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#339178 - 05/03/07 05:22 PM Re: Have we lost the Way [Re: JKogas]
BrianS Offline
Higher rank than you
Professional Poster

Registered: 11/04/05
Posts: 5959
Loc: Northwest Arkansas


I have been pondering something lately. The question is simply this..."Have we lost the way?" Or should I say Way?"

Have we ever really found the way to BEGIN with?

I think some of us know what the "way" is for us personally. Being able to stay on that path and do what it takes to is the real battle. Maybe the battle is partly the way in whatever you do.?

If your way is just fighting well hey, that's a way too!

Struggle on my brothers and sisters from other mothers!!!
The2nd ammendment, it makes all the others possible. <///<

#339179 - 05/03/07 06:04 PM Re: Have we lost the Way [Re: oldman]
Ronin1966 Offline
Professional Poster

Registered: 04/26/02
Posts: 3119
Loc: East Coast, United States
Hello Oldman:

"The Way".... I cannot loose what was never "given" to me. The way "do" within context is specifically the way of the Professional Japanese Soldier (aka Samurai) of the pre-Meiji era (ie Tokugawa forward). As neither I, nor my art evolves from the traditions of the Japanese Samurai. Uninfluenced by them I have no use for those ways in my practices... they are wonderful, and worthy but not the traditions of my practice.

What is this "way" which many, myself included aspire towards? The context I frame the concept of do within obviously being that of historical Japanese culture. However in the broader context (ie its "Grandparents" the Tao) I attribute this "do" this way to a far broader context than that of the battlefield warrior, and the techniques, philosophies, tactics of battlefield survival.

This "do" embraces the techniques, the tools, all the practices of combat, knowledge of conflict but uses these lessons, these tools in a different, larger (subjectively more benefical) manner.

I learn to kick, punch, maim, harm.... knowing the reality, the necessity for those abilities, skills virtually unnecessary, truly non-existant in my ~daily~ existance. The paradox of physical skills, knowledge... we actively seek never to utilize!

What then of the time, effort, sacrifices spent in training? For what purpose do we train, do we bother if truly not to use them? This is the "do"...

The "do" study is of ones internal conflicts, internal battles. How does one transfer the knowledge in any realm earned through ones training towards a useful, helpful outcome? This is the "do" as well.

Learn these skills to determine, maintain ones personal boundries. Learn these skills, the knowledge to confront our own weaknessess, of character, of personality, of body and through our trainings of our particular weaknesses, flaws (ie self-aware) in time struggle with them, perhaps choose to alter them... this in my view is "the way"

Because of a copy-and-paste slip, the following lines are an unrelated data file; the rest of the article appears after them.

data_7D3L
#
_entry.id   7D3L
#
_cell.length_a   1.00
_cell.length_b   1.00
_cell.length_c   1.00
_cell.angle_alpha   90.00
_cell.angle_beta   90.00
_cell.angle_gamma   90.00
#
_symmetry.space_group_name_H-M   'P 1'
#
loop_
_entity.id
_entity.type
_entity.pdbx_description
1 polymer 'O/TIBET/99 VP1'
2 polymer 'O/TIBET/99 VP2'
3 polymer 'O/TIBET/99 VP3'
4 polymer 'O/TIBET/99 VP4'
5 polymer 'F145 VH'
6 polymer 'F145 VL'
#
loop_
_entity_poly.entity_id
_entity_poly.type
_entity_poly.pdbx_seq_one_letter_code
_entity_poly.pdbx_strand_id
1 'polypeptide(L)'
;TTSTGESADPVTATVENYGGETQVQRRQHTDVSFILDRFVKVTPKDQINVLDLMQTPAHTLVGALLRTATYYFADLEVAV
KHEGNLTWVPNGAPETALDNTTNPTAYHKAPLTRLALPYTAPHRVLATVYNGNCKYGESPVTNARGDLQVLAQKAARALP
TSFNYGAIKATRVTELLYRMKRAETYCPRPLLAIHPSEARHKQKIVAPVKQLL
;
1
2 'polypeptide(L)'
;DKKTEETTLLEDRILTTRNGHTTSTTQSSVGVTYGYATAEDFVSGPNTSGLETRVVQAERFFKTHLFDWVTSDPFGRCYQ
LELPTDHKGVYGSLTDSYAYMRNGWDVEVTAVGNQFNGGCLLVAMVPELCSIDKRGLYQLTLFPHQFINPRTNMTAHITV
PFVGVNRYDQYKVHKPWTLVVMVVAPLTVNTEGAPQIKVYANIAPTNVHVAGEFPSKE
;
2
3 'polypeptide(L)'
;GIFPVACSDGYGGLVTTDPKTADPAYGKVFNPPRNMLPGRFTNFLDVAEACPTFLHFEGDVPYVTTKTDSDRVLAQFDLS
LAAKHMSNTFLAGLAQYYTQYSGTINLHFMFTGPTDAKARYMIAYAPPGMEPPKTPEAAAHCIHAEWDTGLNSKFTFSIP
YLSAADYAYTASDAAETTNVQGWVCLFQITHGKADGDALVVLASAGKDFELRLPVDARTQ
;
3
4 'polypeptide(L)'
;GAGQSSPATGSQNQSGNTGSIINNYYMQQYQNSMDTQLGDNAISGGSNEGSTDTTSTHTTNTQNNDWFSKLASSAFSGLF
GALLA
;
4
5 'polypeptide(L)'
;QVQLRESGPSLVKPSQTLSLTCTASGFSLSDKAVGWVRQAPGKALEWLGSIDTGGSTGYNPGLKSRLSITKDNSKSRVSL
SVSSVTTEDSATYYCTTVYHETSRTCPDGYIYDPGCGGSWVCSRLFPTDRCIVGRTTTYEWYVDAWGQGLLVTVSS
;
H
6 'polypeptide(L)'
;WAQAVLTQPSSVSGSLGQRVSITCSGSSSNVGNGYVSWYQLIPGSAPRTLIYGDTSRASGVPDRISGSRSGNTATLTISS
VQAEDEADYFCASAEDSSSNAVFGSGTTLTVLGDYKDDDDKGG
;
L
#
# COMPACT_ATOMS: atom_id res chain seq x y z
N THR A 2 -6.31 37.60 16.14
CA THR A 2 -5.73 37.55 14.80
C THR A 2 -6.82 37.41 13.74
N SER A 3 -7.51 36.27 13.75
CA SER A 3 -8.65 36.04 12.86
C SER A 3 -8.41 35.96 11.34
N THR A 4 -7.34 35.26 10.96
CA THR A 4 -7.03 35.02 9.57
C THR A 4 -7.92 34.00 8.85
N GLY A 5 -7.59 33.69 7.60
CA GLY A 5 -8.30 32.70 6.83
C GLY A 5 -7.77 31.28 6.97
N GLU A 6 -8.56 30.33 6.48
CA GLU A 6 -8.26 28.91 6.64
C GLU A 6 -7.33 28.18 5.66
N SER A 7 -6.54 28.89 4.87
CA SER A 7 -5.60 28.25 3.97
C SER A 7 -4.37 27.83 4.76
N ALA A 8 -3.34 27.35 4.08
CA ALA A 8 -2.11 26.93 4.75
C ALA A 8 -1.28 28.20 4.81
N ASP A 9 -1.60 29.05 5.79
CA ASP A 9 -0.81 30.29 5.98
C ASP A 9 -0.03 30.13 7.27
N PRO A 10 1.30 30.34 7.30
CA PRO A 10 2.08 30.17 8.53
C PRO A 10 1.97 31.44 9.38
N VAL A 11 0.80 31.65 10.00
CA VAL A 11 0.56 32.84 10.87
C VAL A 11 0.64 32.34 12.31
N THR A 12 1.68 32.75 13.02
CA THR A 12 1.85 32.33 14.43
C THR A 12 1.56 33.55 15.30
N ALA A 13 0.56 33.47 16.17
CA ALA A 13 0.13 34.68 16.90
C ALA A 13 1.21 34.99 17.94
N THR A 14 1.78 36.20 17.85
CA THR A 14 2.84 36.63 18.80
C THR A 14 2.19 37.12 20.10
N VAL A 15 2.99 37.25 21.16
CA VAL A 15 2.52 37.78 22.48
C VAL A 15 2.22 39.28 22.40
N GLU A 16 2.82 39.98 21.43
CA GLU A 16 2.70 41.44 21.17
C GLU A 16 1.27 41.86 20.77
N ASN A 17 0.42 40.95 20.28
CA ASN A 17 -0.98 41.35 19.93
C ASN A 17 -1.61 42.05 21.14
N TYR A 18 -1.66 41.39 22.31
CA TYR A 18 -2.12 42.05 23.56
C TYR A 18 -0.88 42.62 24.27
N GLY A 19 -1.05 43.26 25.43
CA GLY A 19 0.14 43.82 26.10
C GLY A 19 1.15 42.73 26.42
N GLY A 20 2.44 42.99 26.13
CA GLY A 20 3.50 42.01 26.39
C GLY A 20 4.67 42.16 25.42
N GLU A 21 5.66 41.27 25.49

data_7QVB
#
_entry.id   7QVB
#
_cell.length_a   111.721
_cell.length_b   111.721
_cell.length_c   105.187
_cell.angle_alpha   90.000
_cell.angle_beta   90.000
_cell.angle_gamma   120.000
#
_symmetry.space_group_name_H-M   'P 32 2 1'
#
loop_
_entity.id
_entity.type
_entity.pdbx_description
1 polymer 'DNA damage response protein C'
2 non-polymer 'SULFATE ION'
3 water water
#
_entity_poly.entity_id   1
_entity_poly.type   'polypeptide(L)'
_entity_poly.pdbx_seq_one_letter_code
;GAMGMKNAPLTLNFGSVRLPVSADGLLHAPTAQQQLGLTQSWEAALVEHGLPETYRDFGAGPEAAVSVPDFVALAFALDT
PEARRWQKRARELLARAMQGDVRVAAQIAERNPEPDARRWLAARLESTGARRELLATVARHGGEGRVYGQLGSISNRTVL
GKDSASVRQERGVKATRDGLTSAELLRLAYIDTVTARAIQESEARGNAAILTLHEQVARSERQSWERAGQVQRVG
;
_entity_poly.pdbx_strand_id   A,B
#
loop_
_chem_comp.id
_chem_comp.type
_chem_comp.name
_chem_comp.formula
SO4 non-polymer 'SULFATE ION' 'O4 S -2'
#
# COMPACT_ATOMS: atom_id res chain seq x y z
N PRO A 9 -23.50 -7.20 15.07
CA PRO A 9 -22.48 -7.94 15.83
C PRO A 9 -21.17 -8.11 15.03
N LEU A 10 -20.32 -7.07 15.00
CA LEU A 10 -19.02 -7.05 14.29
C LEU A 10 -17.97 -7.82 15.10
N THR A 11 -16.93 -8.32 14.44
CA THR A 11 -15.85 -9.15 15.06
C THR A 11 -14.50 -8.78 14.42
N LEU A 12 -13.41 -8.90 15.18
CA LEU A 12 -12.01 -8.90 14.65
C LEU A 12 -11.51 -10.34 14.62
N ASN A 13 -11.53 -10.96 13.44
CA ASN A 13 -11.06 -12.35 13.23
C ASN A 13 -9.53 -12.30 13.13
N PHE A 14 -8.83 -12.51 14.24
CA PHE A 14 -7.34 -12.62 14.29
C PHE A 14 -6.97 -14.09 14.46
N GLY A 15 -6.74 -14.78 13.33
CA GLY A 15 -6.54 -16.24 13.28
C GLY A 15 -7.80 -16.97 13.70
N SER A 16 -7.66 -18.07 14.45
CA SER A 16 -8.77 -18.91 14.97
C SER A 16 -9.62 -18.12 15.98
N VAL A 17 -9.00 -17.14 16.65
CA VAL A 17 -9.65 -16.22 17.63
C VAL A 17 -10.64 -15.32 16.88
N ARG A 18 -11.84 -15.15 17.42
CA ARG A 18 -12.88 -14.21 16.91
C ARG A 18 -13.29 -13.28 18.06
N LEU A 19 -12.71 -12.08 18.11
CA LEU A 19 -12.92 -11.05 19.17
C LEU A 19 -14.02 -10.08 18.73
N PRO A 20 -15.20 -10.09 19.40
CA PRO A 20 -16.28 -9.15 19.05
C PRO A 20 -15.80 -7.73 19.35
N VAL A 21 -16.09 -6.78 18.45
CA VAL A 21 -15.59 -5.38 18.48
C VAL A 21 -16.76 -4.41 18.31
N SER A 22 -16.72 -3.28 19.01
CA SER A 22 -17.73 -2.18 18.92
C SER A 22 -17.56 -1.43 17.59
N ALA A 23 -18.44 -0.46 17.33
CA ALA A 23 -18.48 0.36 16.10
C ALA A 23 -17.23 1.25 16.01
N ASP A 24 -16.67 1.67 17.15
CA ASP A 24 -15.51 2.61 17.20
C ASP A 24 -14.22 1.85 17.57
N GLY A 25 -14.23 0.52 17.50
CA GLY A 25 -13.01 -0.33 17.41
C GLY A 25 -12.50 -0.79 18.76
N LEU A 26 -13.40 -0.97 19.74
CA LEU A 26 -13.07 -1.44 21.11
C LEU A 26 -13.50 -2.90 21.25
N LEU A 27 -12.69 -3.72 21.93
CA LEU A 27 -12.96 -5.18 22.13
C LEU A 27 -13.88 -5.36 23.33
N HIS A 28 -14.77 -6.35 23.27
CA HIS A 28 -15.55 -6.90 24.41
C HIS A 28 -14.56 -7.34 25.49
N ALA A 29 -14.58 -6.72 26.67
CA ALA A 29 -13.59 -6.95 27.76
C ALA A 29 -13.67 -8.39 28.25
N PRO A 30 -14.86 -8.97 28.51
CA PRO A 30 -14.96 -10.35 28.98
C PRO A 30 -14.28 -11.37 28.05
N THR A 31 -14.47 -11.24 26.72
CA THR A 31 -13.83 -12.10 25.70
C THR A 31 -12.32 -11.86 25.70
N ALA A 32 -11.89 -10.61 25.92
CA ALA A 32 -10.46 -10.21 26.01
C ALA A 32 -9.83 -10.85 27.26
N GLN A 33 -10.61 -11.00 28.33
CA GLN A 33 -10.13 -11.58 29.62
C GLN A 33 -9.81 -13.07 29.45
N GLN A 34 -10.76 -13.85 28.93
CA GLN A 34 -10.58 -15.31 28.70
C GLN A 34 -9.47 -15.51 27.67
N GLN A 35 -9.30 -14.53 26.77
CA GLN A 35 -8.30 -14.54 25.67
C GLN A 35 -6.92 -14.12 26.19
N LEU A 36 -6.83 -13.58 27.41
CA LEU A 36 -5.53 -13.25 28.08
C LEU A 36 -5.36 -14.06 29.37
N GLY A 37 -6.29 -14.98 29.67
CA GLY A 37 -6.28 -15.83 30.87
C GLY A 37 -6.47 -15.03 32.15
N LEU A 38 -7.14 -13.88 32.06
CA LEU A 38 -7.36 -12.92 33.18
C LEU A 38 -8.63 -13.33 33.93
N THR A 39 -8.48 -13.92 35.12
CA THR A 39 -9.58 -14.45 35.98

Jeff ~Those who wander, may not necessarily be lost...~

#339180 - 05/03/07 10:37 PM Re: Have we lost the Way [Re: oldman]
oldman Offline
Professional Poster

Registered: 07/28/04
Posts: 5884
Chapter 13

Accept disgrace willingly.
Accept misfortune as the human condition.
What do you mean by "Accept disgrace willingly"?
Accept being unimportant.
Do not be concerned with loss and gain.
This is called "accepting disgrace willingly".
What do you mean by "Accept misfortune as the human condition"?
Misfortune comes from having a body.
Without a body, how could there be misfortune?
Surrender yourself humbly;
then you can be trusted to care for all things.
Love the world as your own self;
then you can truly care for all things.

#339181 - 05/03/07 11:53 PM Re: Have we lost the Way [Re: oldman]
Ed_Morris Offline
Professional Poster

Registered: 11/04/05
Posts: 6772
can we even define what a 'way' is? isn't defining it too limiting? just do, and learn what we learn...or don't, and learn another.

learning from the inside-out or the outside-in wouldn't seem to matter if both are non-ways. Person 'A' pursues martial art training via a path with the intent of learning an Art, and as a consequence, they also learn about themselves. Person 'B' pursues martial art training via a path with the intent to learn about themselves, and as a consequence they also learn an Art. ...all things being equal, both are learning non-ways.

Pre-conceiving a 'way' is setting ourselves up for failure and/or self-deception. We punish ourselves with feelings of loss for not following 'the way' and deceive ourselves with justifications in order to either get 'back on track' or simply redefine a new way to spare ourselves the feelings of guilt/failure.

why incorporate that stress of keeping benchmarks and meeting goals when learning about ourselves and learning an Art? stress, goals, benchmarks and deadlines is like working-in at work. I don't want to work-in after work...I want to work-out.

Everyone has had this moment in training: you are working out and are just at the balance before feeling burn and feeling exhasted. like a 'relaxed tired'...or a 'comfortably numb' I guess you could say. tired enough to not have any thoughts...but not exhasted enough to dwell on the pain.

right there at that moment, for however long/short it lasts, we are without goals or stress or way. we are just doing in the moment....and later we feel good for having done it.

#339182 - 05/04/07 12:01 AM Re: Have we lost the Way [Re: Ed_Morris]
wristtwister Offline
like a chiropractor, only evil

Registered: 02/14/06
Posts: 2210
Loc: South Carolina

right there at that moment, for however long/short it lasts, we are without goals or stress or way. we are just doing in the moment....and later we feel good for having done it.

... and that, my friend, is zen.

What man is a man that does not make the world a better place?... from "Kingdom of Heaven"